Target: Delegates to the Convention on International Trade in Endangered Species
Goal: Thank delegates for protecting five shark species from being traded in international markets
Every year, about 100 million sharks are killed throughout the world, a level scientists find unsustainable. About two million hammerhead sharks alone are killed yearly for their valuable fins. Shark fin soup is a delicacy in Asian countries like China, where it is traditionally served at weddings and special occasions. Thankfully, a recent summit of nearly 200 countries voted to restrict international trade in certain shark species, including three types of hammerheads.
Sharks are particularly vulnerable to population loss due to their slow reproduction rate. The whitetip shark, one species protected by the recent summit, has seen a species loss of over 90% in the last 20 years. The porbeagle, another protected species, has endured a similar loss, at 85% over the same time-period.
Fishermen obtain shark fins while pretending to seek other types of non-endangered fish. Once they catch the sharks, they remove the fins while still at sea, then throw the animals back into the ocean to die by the hundreds. Killing such a large number of sharks has upset the delicate balance of ecosystems in which they usually thrive, leading to the loss of other desirable marine species.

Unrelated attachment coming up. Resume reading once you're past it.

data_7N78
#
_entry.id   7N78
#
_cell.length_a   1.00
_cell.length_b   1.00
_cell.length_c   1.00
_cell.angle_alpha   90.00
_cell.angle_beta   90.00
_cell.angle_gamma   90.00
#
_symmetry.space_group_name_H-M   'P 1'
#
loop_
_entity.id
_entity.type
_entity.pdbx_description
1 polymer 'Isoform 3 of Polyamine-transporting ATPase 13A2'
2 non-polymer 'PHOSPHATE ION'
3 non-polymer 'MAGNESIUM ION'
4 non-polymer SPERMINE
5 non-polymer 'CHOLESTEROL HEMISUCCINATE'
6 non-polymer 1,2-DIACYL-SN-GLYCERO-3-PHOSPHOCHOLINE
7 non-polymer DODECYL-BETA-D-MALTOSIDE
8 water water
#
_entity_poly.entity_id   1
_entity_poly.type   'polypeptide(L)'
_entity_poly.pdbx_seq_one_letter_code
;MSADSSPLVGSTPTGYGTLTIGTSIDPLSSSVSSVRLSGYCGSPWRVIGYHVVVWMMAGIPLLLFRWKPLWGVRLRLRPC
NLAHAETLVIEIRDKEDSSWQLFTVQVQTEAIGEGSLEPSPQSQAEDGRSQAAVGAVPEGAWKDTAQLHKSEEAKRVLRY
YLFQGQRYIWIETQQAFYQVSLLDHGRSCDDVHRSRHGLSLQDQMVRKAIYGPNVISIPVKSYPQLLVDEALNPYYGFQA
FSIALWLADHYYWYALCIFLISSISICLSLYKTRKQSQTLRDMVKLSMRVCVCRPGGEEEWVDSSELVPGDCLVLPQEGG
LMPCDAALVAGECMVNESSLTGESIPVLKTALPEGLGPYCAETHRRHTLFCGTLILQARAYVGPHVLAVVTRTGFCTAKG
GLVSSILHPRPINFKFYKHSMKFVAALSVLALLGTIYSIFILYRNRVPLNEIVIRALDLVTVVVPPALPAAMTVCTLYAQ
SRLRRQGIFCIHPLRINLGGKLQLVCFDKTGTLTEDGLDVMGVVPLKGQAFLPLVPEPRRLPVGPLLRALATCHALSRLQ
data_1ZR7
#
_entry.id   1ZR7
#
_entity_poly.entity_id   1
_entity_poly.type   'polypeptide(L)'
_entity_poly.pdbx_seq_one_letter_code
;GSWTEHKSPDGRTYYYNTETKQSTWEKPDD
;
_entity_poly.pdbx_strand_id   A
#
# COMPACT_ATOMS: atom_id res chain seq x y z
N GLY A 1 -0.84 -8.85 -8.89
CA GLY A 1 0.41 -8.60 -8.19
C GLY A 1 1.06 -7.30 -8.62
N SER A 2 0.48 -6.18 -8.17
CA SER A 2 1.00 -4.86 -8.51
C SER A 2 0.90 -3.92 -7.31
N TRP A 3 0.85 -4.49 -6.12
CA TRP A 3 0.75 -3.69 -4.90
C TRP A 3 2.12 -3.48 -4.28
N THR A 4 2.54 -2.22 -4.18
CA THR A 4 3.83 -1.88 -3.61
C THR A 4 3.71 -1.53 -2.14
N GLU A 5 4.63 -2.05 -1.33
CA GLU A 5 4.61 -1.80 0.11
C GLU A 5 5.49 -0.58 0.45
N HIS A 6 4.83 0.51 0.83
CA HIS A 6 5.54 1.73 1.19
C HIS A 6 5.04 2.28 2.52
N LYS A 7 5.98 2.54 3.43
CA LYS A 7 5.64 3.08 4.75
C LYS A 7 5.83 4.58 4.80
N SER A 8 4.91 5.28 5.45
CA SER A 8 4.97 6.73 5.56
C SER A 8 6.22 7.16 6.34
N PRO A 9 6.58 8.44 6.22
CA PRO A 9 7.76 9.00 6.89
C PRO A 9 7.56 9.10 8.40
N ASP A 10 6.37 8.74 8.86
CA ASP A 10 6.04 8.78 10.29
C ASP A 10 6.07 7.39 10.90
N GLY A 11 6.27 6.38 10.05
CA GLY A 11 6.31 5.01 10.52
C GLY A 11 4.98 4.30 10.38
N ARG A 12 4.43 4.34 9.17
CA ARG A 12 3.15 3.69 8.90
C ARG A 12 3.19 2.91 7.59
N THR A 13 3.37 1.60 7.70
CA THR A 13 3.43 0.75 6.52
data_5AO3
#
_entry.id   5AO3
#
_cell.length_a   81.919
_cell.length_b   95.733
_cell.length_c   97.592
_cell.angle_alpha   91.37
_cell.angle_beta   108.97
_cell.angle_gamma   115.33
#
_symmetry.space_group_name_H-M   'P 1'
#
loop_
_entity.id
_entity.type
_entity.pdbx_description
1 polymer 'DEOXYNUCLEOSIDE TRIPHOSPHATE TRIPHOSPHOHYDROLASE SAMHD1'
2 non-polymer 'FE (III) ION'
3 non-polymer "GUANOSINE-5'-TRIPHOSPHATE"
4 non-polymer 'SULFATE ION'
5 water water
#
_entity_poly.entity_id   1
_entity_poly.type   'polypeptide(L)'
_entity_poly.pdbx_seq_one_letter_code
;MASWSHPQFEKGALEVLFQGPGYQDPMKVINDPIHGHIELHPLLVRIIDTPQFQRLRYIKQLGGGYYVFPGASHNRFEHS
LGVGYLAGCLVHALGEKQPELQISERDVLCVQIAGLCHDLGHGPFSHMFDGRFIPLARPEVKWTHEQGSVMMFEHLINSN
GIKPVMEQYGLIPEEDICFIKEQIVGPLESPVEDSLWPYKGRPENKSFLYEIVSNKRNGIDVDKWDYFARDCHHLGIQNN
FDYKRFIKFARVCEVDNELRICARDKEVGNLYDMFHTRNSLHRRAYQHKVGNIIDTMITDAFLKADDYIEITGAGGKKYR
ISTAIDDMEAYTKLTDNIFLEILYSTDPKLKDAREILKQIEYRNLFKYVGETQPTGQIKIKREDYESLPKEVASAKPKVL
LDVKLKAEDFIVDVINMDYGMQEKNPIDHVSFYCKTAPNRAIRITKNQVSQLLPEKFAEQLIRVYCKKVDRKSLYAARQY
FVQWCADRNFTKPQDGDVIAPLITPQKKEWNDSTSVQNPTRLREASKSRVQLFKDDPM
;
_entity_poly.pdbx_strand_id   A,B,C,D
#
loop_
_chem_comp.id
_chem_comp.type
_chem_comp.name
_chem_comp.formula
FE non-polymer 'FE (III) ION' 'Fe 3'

China and Japan have traditionally opposed shark protection efforts in the past. Hong Kong buys about fifty percent of the world’s shark fins. This time, however, the EU provided a cash incentive to pass the measure. Thank delegates to the CITES Summit for passing this measure, which protects endangered sharks from international trade.
Dear CITES Delegates,
Thank you for passing the recent measure protecting five shark species from being sold in international markets. The overfishing of sharks has upset marine ecosystems throughout the world, and the staggering loss of particular species of hammerheads and whitetips cannot continue. These animals reproduce slowly in small litters, so it is essential to protect them before shark species loss reaches a point of no return. Hopefully this measure will prevent the poaching of endangered sharks by opportunistic fishermen.
I hope that this measure remains in place for years to come so that the world’s endangered sharks may live and proliferate in peace. Large predators are essential to the health of entire ecosystems, and I thank you for your decision to protect them.
[Your Name Here]
Photo Credit: su neko via Wikimedia